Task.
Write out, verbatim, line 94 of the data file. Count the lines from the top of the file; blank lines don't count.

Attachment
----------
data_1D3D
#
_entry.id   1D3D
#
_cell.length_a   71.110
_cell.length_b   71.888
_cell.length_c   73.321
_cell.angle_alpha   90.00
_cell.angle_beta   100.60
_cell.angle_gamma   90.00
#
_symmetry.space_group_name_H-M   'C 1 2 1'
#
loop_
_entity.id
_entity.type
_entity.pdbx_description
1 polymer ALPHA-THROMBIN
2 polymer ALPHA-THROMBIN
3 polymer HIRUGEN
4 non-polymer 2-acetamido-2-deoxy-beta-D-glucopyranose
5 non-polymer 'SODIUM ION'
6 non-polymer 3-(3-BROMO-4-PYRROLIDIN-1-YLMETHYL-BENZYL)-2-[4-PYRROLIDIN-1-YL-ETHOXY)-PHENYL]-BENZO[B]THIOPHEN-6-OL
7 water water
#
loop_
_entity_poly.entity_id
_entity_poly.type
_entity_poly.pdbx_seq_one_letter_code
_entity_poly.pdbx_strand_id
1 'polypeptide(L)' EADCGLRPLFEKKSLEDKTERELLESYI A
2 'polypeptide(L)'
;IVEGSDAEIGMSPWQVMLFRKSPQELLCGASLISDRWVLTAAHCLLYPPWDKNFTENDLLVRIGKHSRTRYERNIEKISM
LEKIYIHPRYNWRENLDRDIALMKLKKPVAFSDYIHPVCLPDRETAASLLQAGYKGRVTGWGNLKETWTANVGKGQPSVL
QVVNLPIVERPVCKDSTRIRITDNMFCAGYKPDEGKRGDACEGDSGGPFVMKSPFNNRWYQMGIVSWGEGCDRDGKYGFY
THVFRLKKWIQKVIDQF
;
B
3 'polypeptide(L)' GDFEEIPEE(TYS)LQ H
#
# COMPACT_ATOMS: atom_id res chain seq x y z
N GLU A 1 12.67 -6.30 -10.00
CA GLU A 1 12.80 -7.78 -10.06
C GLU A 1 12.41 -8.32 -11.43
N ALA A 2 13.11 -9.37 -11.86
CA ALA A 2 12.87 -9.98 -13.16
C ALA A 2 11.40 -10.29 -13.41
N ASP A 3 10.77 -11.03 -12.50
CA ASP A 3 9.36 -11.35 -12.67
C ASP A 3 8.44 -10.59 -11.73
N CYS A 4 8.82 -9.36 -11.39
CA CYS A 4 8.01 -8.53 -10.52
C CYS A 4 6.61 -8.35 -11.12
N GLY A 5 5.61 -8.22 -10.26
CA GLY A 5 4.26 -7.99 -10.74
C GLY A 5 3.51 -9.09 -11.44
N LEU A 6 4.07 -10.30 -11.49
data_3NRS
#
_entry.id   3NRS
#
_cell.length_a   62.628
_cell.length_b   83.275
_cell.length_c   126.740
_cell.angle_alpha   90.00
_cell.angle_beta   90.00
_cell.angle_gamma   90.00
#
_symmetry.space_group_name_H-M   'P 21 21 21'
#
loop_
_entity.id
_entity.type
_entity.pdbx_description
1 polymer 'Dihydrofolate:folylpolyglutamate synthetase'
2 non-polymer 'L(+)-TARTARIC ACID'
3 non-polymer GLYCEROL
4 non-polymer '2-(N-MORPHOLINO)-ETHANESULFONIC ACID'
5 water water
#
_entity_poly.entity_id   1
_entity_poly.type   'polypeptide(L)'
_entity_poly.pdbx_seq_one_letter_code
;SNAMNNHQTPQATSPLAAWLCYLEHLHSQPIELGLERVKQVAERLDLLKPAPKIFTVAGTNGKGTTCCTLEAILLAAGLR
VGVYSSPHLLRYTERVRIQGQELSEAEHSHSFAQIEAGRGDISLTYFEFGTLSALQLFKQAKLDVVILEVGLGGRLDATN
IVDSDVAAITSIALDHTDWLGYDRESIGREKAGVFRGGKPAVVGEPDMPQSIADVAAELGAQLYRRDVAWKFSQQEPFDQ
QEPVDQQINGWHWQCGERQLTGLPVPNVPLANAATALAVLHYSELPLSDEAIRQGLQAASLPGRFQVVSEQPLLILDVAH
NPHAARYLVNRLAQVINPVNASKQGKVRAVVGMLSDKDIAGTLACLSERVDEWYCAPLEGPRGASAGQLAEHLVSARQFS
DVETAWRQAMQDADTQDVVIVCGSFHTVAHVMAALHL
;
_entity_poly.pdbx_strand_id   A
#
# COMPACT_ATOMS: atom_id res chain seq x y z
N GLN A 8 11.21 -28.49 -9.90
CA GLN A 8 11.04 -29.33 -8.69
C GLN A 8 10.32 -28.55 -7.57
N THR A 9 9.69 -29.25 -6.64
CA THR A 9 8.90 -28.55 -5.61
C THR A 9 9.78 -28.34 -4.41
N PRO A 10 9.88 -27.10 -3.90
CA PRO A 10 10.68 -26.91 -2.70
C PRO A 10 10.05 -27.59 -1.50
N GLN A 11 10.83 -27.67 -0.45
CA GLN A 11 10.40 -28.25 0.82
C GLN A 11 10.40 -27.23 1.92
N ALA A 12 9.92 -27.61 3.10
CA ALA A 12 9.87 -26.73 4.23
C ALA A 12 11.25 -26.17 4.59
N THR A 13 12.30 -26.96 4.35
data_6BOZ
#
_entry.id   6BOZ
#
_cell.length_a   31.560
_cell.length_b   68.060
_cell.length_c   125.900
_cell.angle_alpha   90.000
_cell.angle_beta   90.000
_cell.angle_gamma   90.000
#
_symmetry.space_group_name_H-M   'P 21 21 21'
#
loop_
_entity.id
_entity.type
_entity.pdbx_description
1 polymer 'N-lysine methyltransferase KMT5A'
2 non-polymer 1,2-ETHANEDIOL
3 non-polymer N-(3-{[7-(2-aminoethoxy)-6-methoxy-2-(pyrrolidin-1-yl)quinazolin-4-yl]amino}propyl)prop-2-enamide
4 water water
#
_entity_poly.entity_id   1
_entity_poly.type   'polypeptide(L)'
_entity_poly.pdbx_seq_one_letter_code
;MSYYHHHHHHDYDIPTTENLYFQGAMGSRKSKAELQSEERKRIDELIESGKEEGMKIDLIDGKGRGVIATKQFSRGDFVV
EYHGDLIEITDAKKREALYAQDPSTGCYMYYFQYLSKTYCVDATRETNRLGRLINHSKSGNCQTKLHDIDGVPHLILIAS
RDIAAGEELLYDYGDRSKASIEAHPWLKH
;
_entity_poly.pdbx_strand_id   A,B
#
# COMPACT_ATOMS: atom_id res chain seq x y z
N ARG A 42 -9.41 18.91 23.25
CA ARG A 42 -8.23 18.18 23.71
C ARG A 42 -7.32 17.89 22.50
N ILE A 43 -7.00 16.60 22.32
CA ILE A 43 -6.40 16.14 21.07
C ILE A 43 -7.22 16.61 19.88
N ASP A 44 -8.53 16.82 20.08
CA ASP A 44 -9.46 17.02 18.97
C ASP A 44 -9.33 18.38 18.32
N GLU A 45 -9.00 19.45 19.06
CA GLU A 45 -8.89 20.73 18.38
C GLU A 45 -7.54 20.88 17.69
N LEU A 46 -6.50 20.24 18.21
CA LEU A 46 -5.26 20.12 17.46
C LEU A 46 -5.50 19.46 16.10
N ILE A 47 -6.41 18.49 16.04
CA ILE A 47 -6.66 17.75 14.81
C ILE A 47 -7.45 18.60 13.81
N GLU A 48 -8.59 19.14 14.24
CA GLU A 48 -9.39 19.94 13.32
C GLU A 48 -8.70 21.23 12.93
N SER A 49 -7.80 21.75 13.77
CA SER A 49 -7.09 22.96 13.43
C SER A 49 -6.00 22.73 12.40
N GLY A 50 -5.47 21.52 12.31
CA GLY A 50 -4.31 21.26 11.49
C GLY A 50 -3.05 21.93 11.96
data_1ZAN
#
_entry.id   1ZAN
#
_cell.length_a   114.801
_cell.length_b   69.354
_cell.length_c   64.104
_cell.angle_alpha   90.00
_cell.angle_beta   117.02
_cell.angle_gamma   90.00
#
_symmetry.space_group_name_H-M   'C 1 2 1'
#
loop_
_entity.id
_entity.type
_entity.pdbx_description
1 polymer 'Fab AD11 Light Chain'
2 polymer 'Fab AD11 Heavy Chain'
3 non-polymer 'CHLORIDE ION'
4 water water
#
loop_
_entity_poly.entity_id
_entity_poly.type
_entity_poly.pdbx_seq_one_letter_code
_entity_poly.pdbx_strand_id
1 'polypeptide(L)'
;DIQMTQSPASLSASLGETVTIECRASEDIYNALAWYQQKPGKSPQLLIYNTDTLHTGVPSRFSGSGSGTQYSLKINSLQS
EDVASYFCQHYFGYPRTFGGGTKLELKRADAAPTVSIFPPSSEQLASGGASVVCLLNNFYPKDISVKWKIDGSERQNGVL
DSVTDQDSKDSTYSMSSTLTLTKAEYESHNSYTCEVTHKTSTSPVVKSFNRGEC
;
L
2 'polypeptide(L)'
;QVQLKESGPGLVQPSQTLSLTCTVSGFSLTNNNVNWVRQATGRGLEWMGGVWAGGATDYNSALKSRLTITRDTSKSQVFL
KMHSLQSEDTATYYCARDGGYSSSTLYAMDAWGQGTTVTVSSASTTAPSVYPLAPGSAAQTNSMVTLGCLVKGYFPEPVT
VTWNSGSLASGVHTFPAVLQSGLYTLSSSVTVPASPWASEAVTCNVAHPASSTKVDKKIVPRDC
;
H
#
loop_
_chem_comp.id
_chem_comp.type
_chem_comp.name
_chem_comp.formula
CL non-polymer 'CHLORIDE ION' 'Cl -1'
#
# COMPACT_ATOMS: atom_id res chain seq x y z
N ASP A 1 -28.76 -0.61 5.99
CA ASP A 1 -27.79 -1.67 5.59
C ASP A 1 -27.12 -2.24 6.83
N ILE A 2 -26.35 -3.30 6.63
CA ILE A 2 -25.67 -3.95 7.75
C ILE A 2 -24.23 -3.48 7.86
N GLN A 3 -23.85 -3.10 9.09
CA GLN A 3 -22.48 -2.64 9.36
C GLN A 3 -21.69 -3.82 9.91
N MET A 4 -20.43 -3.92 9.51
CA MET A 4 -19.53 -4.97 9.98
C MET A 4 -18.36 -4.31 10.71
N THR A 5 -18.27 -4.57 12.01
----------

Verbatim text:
N GLN A 8 11.21 -28.49 -9.90